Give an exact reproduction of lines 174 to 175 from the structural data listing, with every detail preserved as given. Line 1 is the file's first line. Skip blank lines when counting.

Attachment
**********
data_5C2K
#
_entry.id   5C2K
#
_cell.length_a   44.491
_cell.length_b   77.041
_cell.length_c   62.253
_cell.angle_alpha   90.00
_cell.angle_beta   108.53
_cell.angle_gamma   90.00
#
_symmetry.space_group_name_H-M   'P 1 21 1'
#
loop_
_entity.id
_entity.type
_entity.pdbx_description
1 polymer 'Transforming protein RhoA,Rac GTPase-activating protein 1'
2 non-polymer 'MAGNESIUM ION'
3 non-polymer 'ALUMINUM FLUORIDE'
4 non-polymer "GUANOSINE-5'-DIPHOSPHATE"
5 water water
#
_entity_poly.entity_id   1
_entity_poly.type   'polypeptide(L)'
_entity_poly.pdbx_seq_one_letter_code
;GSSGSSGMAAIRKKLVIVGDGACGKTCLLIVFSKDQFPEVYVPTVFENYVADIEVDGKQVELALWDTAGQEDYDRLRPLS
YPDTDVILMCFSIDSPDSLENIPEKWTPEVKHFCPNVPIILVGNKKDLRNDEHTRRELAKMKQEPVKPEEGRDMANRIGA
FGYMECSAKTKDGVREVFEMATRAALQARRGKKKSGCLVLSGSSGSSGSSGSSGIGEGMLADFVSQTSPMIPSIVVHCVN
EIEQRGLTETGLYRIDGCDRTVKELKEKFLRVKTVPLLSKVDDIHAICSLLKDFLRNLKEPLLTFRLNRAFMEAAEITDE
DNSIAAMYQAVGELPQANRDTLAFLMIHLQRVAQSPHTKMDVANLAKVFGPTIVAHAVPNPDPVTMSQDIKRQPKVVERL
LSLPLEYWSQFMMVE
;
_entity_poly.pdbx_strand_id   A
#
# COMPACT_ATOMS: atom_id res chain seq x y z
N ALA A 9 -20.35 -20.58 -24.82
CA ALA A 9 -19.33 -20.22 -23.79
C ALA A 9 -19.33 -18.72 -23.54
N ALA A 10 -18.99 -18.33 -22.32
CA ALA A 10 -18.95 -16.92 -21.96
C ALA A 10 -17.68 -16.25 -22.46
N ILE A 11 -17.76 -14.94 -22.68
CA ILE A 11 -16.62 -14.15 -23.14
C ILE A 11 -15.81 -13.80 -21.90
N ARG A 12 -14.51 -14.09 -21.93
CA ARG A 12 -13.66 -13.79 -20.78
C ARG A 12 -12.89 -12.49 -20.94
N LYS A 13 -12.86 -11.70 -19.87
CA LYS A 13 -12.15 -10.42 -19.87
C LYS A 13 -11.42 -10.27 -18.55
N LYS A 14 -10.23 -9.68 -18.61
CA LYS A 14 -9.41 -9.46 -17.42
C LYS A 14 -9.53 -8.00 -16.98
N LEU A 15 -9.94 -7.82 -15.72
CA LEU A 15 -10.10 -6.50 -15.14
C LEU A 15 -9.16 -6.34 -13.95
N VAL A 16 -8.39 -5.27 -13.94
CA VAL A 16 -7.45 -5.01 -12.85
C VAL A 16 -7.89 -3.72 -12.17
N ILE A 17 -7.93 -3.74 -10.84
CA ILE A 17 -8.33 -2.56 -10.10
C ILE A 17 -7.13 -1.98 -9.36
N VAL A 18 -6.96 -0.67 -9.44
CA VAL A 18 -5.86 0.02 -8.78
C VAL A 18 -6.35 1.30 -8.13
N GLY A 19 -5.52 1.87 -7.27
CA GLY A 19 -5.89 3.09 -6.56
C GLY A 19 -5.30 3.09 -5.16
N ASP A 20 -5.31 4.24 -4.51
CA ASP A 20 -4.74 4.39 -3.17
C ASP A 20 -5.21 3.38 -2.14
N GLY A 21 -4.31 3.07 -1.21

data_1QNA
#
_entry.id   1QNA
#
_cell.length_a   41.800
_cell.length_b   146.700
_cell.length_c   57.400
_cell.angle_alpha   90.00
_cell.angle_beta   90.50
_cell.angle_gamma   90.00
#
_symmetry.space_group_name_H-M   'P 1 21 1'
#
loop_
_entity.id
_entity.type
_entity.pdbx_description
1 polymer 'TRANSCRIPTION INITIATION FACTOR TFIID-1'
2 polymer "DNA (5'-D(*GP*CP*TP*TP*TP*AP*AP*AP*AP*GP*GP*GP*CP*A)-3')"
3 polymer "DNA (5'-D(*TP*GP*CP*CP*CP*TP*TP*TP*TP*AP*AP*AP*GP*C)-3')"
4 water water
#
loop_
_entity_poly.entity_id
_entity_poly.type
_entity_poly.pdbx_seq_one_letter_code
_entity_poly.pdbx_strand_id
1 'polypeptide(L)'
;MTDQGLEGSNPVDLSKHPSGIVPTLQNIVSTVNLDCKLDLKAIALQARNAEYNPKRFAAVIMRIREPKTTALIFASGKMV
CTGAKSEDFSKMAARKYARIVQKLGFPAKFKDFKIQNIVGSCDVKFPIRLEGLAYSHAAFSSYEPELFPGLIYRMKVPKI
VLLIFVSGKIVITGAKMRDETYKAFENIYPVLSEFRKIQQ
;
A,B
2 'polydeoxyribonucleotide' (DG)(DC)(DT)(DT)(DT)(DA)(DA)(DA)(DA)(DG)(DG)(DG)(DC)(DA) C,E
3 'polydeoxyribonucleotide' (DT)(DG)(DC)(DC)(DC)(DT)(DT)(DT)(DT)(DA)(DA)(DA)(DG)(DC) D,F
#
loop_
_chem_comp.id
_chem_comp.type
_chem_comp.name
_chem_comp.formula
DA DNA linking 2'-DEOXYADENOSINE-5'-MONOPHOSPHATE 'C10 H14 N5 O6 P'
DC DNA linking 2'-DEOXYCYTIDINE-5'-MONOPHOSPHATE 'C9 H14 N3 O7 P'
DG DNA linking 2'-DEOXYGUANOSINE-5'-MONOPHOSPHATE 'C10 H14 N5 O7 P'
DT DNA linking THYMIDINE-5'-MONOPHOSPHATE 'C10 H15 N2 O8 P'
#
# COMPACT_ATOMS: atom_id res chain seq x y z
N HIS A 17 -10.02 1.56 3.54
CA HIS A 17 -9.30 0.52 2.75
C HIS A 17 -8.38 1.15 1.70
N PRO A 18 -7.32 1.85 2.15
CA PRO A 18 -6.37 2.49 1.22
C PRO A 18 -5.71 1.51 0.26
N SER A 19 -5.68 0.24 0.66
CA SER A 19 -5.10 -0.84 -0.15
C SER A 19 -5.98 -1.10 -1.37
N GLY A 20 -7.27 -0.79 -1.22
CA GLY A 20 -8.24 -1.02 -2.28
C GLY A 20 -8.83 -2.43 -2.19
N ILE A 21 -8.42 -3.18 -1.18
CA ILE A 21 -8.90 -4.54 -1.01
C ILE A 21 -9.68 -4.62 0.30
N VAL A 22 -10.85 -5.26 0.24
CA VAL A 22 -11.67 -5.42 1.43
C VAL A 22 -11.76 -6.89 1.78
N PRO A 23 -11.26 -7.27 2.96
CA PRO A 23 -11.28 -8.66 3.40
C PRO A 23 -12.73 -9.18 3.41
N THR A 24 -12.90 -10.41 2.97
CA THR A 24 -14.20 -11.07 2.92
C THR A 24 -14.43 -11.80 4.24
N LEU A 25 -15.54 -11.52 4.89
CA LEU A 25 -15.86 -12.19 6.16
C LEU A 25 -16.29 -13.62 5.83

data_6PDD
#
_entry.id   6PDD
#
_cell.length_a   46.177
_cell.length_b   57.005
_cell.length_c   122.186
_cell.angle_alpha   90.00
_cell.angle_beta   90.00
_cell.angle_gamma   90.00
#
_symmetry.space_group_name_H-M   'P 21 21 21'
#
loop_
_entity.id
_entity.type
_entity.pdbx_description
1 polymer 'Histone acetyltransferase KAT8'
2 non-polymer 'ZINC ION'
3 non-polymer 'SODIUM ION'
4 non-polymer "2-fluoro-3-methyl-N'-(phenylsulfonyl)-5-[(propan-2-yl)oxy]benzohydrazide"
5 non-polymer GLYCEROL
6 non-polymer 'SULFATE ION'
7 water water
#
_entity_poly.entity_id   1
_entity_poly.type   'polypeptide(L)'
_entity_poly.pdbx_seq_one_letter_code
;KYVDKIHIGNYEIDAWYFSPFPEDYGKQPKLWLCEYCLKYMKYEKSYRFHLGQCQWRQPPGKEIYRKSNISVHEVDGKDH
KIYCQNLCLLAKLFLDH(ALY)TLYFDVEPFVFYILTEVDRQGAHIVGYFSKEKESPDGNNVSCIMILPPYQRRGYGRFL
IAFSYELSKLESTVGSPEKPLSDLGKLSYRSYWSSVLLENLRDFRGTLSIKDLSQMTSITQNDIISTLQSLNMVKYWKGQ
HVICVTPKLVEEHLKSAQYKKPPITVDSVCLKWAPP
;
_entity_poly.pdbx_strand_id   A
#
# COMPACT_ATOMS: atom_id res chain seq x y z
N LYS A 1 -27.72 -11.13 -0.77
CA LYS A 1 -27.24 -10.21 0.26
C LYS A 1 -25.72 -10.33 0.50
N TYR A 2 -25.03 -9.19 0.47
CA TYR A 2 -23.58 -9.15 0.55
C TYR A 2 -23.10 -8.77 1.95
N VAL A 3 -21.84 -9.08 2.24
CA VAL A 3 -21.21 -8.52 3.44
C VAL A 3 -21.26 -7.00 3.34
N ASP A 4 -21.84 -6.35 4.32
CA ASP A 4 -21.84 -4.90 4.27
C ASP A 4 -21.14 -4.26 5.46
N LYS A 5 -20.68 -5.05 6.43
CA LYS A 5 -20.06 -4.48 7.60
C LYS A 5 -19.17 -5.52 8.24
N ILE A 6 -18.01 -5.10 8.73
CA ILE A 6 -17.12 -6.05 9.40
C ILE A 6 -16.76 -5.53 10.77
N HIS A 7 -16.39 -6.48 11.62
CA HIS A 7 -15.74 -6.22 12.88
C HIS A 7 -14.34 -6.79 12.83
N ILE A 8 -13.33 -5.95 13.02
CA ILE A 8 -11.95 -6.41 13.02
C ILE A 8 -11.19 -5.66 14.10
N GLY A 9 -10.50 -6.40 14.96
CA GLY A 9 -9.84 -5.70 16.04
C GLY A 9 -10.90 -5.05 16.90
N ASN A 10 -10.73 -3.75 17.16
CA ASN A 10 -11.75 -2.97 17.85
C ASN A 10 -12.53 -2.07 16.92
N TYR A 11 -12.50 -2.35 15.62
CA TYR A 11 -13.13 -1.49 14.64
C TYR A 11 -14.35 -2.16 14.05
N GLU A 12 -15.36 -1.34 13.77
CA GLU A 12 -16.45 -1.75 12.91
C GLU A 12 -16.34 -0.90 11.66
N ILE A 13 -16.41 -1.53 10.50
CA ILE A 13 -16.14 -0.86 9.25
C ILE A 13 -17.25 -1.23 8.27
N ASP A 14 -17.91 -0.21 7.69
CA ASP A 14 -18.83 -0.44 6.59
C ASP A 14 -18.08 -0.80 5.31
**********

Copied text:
_entity_poly.type   'polypeptide(L)'
_entity_poly.pdbx_seq_one_letter_code